Taanit 10: To Fast or Not to Fast

By: Rabbi Jay Kelman |

Sukkot marks the beginning of the rainy season, and Rabbi Eliezer opines that we should start saying  masheev haruach umoreed hageshem starting the first day of Sukkot. While Rabbi Yehoshua does not disagree that, in theory, Sukkot is the correct starting point, "since rain on Sukkot is a sign of a curse", he ruled that we should push off the recital of masheev haruach until Shemini Azeret—which is the practice we follow today. This argument regards only the recital of masheev haruach, which acknowledges "G-d's strength" in providing rain and, in theory, applies all year. Nonetheless, we only mention such during the rainy season, and Rabbi Eliezer and Rabbi Yehoshua argue as to whether we should define this as being the time rain is due, or when we actually want the rain. 

Regarding the proper time to actually pray for rain, by the saying of v'ten tal u'matar, we follow the view of Rabban Gamliel that we do not begin until the seventh day of Cheshvan "in order that the last one in Israel can arrive at the Euphrates River" (Ta'anit 10a). This is a most beautiful idea. We should actually start praying for rain right after Sukkot. However, in fulfillment of the mitzvah of aliyah leregel, many Jews travelled long distances to come to Jerusalem to celebrate the holiday. It shows a lack of sensitivity to pray for rain while these people were still travelling home. Thus, the Jewish people would wait until the last pilgrim reached home, a full 15 days after Sukkot[1].

Of course, the prayers for rain were not always answered positively. "If the 17th of Marcheshvan came and rains had not yet fallen, the individuals would fast three fasts" (Ta'anit 10a). The subsequent Mishnayot list a series of fast days to take place first on three, then another three, and finally seven Mondays and Thursdays, each one adding additional strictures to the day. But before we declare public fast days, the yechidim, leading individuals, would fast—hopefully preempting the need for a public fast.

Who exactly is a yachid? "Our rabbis taught: A person should not say 'I am a student, and am not worthy to be a yachid'; rather, all Torah scholars are yechidim". Included as yechidim are another group of Torah scholars those "who are worthy to be appointed a leader (lit., sustainer) of the community" (10b). All should strive to join this elite group, taking upon themselves extra fasting and prayer for the community at large. Yet this view does not go unchallenged. "Our rabbis taught that not all who want to make themselves a yachid can do so". When our rabbis call for an elite group to take on extra responsibilities, only those who are truly pious and learned may do so. To join in such a group when one is not absolutely worthy smacks of yuhara—religious arrogance[2].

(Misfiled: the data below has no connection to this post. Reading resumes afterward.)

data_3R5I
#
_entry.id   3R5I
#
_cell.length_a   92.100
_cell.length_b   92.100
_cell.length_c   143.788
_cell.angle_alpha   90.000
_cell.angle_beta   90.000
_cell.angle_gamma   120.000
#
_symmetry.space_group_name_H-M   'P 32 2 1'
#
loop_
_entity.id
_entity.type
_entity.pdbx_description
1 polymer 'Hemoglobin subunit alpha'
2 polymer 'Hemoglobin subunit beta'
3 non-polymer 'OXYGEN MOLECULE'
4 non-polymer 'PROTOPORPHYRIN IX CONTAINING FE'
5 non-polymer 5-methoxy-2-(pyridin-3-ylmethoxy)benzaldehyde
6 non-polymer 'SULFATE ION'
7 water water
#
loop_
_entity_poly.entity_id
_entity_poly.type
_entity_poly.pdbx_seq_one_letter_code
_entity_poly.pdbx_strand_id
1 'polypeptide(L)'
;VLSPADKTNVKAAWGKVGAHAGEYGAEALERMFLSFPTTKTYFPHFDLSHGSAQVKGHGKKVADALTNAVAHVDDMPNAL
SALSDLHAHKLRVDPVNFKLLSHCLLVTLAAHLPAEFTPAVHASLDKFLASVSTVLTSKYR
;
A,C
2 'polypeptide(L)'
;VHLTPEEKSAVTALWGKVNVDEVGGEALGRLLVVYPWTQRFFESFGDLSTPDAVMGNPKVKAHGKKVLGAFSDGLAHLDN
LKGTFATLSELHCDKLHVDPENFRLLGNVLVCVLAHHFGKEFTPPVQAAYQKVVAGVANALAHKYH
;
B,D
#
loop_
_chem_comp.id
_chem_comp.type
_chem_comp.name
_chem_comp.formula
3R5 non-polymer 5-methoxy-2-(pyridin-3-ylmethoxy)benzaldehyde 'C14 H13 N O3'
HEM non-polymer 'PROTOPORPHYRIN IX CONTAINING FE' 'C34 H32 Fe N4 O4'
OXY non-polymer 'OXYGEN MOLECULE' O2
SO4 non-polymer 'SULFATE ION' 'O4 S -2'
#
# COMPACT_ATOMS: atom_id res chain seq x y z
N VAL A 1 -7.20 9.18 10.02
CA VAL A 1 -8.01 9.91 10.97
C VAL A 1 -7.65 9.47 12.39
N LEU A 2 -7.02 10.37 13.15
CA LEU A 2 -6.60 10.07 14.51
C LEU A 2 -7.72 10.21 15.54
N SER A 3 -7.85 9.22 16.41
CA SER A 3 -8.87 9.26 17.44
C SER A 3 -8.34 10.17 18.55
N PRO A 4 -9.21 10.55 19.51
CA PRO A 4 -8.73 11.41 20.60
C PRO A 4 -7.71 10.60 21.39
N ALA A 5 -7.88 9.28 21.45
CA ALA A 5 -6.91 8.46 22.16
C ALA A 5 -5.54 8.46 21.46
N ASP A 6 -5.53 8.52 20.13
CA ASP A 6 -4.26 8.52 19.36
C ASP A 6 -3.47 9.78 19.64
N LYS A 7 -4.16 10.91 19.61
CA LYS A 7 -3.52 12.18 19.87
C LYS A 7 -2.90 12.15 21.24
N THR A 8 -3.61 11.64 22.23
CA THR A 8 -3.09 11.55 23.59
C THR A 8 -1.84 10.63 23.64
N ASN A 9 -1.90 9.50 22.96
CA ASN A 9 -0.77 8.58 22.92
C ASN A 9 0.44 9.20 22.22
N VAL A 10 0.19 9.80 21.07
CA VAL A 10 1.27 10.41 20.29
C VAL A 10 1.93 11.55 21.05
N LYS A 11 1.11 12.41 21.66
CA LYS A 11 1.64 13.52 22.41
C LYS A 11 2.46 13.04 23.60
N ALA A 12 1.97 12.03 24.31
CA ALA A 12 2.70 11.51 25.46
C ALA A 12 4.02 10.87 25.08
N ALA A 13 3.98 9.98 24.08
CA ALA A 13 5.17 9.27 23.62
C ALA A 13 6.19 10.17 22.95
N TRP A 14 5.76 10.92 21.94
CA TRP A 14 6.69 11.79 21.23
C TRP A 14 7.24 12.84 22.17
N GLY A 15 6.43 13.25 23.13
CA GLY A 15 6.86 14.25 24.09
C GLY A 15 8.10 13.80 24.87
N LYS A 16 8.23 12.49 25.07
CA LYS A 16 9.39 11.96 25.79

There is a compromise view that allows one to join the yechidim, but only in a case of fasting, where "it is pain for him". Someone who wants to be excessively pious and deprive himself of some pleasure is one thing. But one may not do so if the yechidim are granted some benefit. Here, only the truly learned and master leaders are welcome. Yet, even this compromise was too much for many. After all, fasting weakens a person, making it more difficult to focus on other, often more important matters. The Talmudic discussion of this most contemporary topic ends, "a Torah scholar is not allowed to fast, because he decreases the work of heaven" (Taanit 11b).

 

[1] It would take even longer to travel to Bavel, yet such was not taken into account for two reasons. The 7th of Cheshvan was the date only for Jews living in Israel. Jews living in Bavel prayed for rain according to their rainy season, which only began 60 days after the fall equinox. Secondly, the obligation of aliyah leregel only applied to those Jews living in the Land of Israel. Those who lived in the Diaspora—and were thus lacking the status of a tzibbur—were exempt from this mitzvah (see Tosafot, Pesachim 3b, c.v. alyah (the tail—not to be confused with aliyah, going to Israel).  

[2] I recall Rav Schachter relating to us how a prominent Rosh Yeshiva told him that when he was young and they studied the Mishne Berurah who  taught that one who is G-d-fearing should wear his tzitzit out—they were taught that such "G-d-fearing people" meant the likes of Rav Moshe Feinstein and Rav Soloveitchik; i.e., best to keep your tzitzit in. Today, however, we live in a generation where all think that they are G-d-fearing. Whether that is positive or negative, I leave for others to decide—but personally, I wear my tzitzit in.